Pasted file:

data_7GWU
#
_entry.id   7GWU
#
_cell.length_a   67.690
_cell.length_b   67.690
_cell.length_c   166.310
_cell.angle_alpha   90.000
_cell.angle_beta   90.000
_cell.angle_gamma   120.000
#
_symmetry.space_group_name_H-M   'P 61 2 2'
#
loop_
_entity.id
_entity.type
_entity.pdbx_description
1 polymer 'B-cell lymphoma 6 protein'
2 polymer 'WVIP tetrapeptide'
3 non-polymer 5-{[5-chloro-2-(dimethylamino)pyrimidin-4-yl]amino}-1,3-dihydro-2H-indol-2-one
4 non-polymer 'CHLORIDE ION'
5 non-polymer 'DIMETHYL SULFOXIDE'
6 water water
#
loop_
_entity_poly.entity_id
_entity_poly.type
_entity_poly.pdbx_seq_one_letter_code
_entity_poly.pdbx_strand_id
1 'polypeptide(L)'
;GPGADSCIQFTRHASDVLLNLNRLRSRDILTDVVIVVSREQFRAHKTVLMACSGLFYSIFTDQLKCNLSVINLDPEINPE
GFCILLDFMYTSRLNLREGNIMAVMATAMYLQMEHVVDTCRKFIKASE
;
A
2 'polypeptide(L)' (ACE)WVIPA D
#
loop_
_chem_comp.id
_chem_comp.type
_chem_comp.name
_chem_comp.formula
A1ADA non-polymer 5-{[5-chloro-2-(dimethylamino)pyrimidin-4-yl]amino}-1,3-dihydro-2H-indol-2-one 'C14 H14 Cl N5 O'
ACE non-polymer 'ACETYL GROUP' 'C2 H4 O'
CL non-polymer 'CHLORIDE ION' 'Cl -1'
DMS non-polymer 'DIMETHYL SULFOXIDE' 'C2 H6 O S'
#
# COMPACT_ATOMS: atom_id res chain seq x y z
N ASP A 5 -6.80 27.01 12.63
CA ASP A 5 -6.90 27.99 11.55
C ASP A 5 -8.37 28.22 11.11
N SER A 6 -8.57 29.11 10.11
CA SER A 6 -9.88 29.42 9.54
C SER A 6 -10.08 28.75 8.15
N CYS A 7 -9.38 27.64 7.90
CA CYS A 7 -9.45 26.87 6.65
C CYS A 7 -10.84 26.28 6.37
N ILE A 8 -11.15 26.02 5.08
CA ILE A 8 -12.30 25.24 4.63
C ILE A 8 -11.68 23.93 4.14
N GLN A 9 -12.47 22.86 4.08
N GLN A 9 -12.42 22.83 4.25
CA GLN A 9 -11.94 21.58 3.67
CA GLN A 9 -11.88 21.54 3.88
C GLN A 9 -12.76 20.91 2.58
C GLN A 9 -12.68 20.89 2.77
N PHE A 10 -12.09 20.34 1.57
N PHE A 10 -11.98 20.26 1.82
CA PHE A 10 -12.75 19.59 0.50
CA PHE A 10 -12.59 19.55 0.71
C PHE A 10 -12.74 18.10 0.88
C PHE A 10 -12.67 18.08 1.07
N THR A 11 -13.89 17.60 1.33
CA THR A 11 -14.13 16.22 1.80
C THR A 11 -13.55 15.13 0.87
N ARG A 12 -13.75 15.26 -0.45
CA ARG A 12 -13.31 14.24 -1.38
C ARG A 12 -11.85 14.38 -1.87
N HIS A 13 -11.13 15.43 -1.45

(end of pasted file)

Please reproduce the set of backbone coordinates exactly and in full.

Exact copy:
data_7GWU
#
_entry.id   7GWU
#
_cell.length_a   67.690
_cell.length_b   67.690
_cell.length_c   166.310
_cell.angle_alpha   90.000
_cell.angle_beta   90.000
_cell.angle_gamma   120.000
#
_symmetry.space_group_name_H-M   'P 61 2 2'
#
loop_
_entity.id
_entity.type
_entity.pdbx_description
1 polymer 'B-cell lymphoma 6 protein'
2 polymer 'WVIP tetrapeptide'
3 non-polymer 5-{[5-chloro-2-(dimethylamino)pyrimidin-4-yl]amino}-1,3-dihydro-2H-indol-2-one
4 non-polymer 'CHLORIDE ION'
5 non-polymer 'DIMETHYL SULFOXIDE'
6 water water
#
loop_
_entity_poly.entity_id
_entity_poly.type
_entity_poly.pdbx_seq_one_letter_code
_entity_poly.pdbx_strand_id
1 'polypeptide(L)'
;GPGADSCIQFTRHASDVLLNLNRLRSRDILTDVVIVVSREQFRAHKTVLMACSGLFYSIFTDQLKCNLSVINLDPEINPE
GFCILLDFMYTSRLNLREGNIMAVMATAMYLQMEHVVDTCRKFIKASE
;
A
2 'polypeptide(L)' (ACE)WVIPA D
#
loop_
_chem_comp.id
_chem_comp.type
_chem_comp.name
_chem_comp.formula
A1ADA non-polymer 5-{[5-chloro-2-(dimethylamino)pyrimidin-4-yl]amino}-1,3-dihydro-2H-indol-2-one 'C14 H14 Cl N5 O'
ACE non-polymer 'ACETYL GROUP' 'C2 H4 O'
CL non-polymer 'CHLORIDE ION' 'Cl -1'
DMS non-polymer 'DIMETHYL SULFOXIDE' 'C2 H6 O S'
#
# COMPACT_ATOMS: atom_id res chain seq x y z
N ASP A 5 -6.80 27.01 12.63
CA ASP A 5 -6.90 27.99 11.55
C ASP A 5 -8.37 28.22 11.11
N SER A 6 -8.57 29.11 10.11
CA SER A 6 -9.88 29.42 9.54
C SER A 6 -10.08 28.75 8.15
N CYS A 7 -9.38 27.64 7.90
CA CYS A 7 -9.45 26.87 6.65
C CYS A 7 -10.84 26.28 6.37
N ILE A 8 -11.15 26.02 5.08
CA ILE A 8 -12.30 25.24 4.63
C ILE A 8 -11.68 23.93 4.14
N GLN A 9 -12.47 22.86 4.08
N GLN A 9 -12.42 22.83 4.25
CA GLN A 9 -11.94 21.58 3.67
CA GLN A 9 -11.88 21.54 3.88
C GLN A 9 -12.76 20.91 2.58
C GLN A 9 -12.68 20.89 2.77
N PHE A 10 -12.09 20.34 1.57
N PHE A 10 -11.98 20.26 1.82
CA PHE A 10 -12.75 19.59 0.50
CA PHE A 10 -12.59 19.55 0.71
C PHE A 10 -12.74 18.10 0.88
C PHE A 10 -12.67 18.08 1.07
N THR A 11 -13.89 17.60 1.33
CA THR A 11 -14.13 16.22 1.80
C THR A 11 -13.55 15.13 0.87
N ARG A 12 -13.75 15.26 -0.45
CA ARG A 12 -13.31 14.24 -1.38
C ARG A 12 -11.85 14.38 -1.87
N HIS A 13 -11.13 15.43 -1.45